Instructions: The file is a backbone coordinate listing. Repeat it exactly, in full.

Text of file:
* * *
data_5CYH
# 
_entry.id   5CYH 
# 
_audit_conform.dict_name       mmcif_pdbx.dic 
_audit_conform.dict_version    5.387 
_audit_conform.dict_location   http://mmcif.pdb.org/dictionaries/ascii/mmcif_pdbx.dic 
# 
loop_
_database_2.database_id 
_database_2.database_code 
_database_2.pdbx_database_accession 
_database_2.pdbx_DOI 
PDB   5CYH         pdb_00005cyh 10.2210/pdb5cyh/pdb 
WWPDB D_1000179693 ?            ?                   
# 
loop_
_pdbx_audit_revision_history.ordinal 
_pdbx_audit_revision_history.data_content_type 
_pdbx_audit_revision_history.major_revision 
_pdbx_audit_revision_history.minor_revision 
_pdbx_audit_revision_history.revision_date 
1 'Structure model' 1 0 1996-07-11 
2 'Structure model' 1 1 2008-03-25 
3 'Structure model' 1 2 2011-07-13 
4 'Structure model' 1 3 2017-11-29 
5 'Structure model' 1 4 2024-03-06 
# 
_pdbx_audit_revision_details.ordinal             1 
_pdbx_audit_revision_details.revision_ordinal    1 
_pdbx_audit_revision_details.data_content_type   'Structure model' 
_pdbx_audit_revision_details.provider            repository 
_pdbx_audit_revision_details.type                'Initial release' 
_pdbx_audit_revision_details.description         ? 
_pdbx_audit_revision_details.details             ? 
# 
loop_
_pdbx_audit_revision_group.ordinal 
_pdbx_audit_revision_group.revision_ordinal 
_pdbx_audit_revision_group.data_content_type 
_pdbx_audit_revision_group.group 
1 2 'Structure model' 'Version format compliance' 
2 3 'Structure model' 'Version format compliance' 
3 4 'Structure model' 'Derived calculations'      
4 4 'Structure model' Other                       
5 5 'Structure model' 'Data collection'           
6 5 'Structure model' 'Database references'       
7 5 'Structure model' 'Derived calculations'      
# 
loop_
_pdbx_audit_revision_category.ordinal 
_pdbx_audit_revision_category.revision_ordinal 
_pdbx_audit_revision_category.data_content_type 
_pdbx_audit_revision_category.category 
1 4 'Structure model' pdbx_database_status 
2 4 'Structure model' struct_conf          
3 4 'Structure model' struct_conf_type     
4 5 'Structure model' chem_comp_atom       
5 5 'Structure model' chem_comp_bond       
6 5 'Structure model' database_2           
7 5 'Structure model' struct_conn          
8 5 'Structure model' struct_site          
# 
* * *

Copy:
data_5CYH
# 
_entry.id   5CYH 
# 
_audit_conform.dict_name       mmcif_pdbx.dic 
_audit_conform.dict_version    5.387 
_audit_conform.dict_location   http://mmcif.pdb.org/dictionaries/ascii/mmcif_pdbx.dic 
# 
loop_
_database_2.database_id 
_database_2.database_code 
_database_2.pdbx_database_accession 
_database_2.pdbx_DOI 
PDB   5CYH         pdb_00005cyh 10.2210/pdb5cyh/pdb 
WWPDB D_1000179693 ?            ?                   
# 
loop_
_pdbx_audit_revision_history.ordinal 
_pdbx_audit_revision_history.data_content_type 
_pdbx_audit_revision_history.major_revision 
_pdbx_audit_revision_history.minor_revision 
_pdbx_audit_revision_history.revision_date 
1 'Structure model' 1 0 1996-07-11 
2 'Structure model' 1 1 2008-03-25 
3 'Structure model' 1 2 2011-07-13 
4 'Structure model' 1 3 2017-11-29 
5 'Structure model' 1 4 2024-03-06 
# 
_pdbx_audit_revision_details.ordinal             1 
_pdbx_audit_revision_details.revision_ordinal    1 
_pdbx_audit_revision_details.data_content_type   'Structure model' 
_pdbx_audit_revision_details.provider            repository 
_pdbx_audit_revision_details.type                'Initial release' 
_pdbx_audit_revision_details.description         ? 
_pdbx_audit_revision_details.details             ? 
# 
loop_
_pdbx_audit_revision_group.ordinal 
_pdbx_audit_revision_group.revision_ordinal 
_pdbx_audit_revision_group.data_content_type 
_pdbx_audit_revision_group.group 
1 2 'Structure model' 'Version format compliance' 
2 3 'Structure model' 'Version format compliance' 
3 4 'Structure model' 'Derived calculations'      
4 4 'Structure model' Other                       
5 5 'Structure model' 'Data collection'           
6 5 'Structure model' 'Database references'       
7 5 'Structure model' 'Derived calculations'      
# 
loop_
_pdbx_audit_revision_category.ordinal 
_pdbx_audit_revision_category.revision_ordinal 
_pdbx_audit_revision_category.data_content_type 
_pdbx_audit_revision_category.category 
1 4 'Structure model' pdbx_database_status 
2 4 'Structure model' struct_conf          
3 4 'Structure model' struct_conf_type     
4 5 'Structure model' chem_comp_atom       
5 5 'Structure model' chem_comp_bond       
6 5 'Structure model' database_2           
7 5 'Structure model' struct_conn          
8 5 'Structure model' struct_site          
# 